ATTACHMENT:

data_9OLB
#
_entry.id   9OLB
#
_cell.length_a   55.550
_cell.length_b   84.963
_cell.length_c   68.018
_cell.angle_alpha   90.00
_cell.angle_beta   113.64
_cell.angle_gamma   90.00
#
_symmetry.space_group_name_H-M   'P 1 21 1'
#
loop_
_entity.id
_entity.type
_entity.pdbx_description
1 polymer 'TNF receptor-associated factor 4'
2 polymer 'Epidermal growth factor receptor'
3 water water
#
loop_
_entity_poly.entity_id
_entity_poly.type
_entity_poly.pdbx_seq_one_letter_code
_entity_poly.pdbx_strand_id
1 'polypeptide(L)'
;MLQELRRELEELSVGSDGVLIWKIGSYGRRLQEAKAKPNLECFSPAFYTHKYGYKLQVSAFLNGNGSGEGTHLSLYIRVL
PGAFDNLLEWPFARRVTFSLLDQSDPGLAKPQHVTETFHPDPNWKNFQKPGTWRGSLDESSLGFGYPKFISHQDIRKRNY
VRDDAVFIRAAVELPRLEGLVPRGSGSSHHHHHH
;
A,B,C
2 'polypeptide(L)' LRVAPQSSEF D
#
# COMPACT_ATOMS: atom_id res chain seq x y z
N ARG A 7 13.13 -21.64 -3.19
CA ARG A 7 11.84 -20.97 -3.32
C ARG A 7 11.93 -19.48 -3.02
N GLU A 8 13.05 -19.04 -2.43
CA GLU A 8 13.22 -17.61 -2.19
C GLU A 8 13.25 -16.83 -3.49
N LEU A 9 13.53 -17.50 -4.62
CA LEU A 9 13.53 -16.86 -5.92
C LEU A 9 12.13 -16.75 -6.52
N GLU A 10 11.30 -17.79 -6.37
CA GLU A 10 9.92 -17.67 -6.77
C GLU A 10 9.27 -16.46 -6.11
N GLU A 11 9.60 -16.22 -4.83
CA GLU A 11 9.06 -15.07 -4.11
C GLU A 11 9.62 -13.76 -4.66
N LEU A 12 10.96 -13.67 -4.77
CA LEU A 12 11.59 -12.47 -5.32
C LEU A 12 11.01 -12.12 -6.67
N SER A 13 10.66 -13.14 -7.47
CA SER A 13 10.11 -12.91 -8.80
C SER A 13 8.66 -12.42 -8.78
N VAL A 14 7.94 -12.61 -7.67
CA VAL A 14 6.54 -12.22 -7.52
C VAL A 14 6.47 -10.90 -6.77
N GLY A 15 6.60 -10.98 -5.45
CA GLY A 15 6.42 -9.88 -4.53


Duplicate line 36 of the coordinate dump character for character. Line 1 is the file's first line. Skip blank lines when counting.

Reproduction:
N ARG A 7 13.13 -21.64 -3.19